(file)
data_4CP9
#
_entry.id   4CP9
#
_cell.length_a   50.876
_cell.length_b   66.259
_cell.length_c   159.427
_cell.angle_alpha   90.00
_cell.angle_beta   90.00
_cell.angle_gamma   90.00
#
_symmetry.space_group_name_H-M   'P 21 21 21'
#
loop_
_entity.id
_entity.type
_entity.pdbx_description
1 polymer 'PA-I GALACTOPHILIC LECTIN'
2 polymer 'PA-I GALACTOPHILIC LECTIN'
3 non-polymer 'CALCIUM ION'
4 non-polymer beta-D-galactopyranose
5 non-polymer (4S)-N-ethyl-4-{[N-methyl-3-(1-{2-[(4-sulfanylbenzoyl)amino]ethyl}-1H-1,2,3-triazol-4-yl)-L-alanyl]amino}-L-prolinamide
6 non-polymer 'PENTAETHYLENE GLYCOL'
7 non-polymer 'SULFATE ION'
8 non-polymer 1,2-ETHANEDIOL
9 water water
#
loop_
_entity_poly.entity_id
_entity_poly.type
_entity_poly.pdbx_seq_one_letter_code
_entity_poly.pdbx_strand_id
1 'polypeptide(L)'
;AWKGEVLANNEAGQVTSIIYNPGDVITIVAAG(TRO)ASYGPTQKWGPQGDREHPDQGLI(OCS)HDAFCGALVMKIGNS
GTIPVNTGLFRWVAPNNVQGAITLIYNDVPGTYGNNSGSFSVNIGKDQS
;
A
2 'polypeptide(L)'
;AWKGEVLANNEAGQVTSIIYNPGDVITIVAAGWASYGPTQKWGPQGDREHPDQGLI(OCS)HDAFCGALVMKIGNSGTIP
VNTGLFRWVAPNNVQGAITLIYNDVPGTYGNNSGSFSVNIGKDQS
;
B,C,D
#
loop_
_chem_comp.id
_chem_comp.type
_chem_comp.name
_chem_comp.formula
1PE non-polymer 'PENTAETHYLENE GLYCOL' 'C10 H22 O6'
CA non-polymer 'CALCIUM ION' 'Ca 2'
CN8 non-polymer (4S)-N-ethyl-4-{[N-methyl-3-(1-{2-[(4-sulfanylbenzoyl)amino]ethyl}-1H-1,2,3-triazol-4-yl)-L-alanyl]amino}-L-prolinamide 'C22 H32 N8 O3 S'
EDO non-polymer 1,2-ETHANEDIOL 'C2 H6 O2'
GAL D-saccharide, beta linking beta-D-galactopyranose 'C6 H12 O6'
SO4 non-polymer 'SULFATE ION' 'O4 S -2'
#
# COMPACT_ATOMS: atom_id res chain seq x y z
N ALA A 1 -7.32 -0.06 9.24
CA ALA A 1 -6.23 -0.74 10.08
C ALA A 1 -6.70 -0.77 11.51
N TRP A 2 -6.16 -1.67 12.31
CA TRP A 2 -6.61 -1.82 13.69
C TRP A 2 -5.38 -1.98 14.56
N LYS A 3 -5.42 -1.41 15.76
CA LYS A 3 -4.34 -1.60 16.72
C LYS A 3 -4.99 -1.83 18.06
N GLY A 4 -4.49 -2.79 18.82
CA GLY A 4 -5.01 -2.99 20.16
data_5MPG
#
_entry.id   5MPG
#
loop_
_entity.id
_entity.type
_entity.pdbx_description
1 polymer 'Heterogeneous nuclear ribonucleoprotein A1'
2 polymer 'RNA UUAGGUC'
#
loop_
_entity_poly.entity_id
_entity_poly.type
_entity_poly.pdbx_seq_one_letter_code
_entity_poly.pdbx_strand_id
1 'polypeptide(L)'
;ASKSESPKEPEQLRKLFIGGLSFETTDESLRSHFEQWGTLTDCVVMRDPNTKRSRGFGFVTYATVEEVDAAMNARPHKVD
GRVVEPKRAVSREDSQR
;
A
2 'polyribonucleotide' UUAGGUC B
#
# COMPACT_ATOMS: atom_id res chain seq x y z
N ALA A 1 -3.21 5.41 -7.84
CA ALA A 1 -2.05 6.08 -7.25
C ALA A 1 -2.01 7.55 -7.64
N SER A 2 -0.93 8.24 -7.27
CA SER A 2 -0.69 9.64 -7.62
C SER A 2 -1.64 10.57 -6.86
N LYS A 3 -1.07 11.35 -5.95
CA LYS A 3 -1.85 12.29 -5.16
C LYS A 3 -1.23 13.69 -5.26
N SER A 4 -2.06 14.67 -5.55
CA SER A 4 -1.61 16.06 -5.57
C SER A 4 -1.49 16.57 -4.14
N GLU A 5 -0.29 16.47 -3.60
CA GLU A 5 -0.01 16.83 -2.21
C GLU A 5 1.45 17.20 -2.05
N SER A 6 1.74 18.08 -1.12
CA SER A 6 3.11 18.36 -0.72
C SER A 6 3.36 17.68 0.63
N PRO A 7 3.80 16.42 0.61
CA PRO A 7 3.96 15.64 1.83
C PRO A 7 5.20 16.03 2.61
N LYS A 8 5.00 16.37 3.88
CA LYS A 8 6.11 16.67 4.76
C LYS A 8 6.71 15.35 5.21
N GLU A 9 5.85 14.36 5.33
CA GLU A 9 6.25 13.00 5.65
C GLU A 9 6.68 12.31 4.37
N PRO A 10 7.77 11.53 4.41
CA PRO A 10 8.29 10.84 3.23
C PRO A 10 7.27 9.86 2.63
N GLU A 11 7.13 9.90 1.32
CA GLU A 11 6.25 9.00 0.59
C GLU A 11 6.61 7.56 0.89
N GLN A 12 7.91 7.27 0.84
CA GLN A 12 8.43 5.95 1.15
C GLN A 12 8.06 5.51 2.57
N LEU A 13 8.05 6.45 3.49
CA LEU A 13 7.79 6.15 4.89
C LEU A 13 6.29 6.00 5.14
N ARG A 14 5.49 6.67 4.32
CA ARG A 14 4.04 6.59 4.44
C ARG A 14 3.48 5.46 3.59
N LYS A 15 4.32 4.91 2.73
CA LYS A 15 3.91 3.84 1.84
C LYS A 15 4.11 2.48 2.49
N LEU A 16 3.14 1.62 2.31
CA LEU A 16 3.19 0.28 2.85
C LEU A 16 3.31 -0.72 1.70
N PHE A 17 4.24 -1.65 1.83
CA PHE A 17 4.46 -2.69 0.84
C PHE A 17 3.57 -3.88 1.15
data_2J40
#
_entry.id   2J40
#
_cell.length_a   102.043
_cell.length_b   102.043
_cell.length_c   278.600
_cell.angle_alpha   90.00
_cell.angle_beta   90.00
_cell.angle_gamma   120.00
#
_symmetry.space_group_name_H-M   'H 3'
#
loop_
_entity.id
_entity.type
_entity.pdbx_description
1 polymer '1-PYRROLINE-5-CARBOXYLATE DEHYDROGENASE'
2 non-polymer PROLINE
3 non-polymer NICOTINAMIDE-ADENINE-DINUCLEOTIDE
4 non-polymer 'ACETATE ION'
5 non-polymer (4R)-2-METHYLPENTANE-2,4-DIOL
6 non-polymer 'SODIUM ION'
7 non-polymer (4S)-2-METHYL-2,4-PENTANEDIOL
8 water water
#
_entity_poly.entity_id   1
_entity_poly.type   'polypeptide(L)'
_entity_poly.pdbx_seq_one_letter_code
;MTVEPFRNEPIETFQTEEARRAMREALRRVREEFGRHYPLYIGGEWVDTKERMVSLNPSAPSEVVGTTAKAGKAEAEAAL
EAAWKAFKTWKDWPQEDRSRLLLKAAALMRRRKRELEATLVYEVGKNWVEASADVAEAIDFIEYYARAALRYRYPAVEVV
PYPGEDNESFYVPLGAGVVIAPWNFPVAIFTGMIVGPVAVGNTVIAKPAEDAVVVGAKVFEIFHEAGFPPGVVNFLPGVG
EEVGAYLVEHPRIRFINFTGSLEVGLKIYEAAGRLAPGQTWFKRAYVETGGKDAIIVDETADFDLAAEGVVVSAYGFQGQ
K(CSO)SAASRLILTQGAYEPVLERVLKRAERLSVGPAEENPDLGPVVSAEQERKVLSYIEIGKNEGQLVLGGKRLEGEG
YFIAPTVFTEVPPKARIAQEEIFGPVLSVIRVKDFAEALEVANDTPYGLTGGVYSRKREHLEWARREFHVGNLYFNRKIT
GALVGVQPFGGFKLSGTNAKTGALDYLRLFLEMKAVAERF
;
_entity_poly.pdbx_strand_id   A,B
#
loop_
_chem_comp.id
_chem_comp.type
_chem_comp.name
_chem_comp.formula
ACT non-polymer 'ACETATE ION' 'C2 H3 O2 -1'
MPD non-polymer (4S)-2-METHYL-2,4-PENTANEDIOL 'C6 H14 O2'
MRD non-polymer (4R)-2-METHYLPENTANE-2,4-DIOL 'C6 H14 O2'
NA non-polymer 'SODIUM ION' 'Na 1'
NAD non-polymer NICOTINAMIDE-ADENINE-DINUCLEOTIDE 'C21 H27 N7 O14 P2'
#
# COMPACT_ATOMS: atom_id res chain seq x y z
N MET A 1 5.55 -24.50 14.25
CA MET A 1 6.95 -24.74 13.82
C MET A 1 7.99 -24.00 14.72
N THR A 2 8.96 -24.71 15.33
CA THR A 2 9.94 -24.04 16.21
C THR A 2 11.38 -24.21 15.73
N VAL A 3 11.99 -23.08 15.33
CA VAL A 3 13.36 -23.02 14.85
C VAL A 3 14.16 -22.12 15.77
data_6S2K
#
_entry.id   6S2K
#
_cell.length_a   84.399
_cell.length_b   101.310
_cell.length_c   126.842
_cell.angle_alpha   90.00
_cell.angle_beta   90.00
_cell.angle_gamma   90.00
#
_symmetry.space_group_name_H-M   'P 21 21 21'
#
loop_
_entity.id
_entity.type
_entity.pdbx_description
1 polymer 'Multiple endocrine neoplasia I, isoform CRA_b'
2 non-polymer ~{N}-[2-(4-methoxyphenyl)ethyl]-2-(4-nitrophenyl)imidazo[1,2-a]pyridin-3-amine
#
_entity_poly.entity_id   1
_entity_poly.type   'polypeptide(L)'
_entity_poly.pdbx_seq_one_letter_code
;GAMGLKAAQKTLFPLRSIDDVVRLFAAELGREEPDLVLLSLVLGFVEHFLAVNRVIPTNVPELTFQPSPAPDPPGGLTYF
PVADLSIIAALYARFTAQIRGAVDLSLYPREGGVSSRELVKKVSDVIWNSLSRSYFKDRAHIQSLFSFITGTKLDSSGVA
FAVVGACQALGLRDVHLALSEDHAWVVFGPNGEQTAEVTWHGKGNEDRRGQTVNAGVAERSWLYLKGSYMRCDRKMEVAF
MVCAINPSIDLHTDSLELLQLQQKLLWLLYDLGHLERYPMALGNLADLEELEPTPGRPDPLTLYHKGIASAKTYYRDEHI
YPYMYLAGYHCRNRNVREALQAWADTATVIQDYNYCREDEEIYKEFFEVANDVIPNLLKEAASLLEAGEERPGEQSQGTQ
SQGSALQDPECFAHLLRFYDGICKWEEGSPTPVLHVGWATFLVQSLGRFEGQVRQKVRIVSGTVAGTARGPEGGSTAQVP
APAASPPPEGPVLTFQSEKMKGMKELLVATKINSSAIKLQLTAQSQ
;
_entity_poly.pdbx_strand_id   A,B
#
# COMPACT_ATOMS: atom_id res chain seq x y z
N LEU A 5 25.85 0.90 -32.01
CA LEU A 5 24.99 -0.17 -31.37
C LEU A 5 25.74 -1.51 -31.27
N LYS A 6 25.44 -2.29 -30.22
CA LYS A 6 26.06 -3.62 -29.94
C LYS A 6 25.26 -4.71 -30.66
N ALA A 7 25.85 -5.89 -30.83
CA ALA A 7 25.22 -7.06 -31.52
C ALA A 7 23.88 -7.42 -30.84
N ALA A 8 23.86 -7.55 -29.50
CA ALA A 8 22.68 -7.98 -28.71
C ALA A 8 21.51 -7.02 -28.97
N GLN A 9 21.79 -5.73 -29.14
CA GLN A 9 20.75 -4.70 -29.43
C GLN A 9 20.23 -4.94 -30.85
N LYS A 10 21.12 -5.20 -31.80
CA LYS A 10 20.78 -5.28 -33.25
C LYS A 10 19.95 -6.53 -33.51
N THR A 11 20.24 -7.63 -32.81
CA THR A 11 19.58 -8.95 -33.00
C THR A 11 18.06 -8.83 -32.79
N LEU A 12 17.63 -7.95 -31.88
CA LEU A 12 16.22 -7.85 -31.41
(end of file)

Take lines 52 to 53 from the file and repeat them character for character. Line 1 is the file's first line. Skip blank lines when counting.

EDO non-polymer 1,2-ETHANEDIOL 'C2 H6 O2'
GAL D-saccharide, beta linking beta-D-galactopyranose 'C6 H12 O6'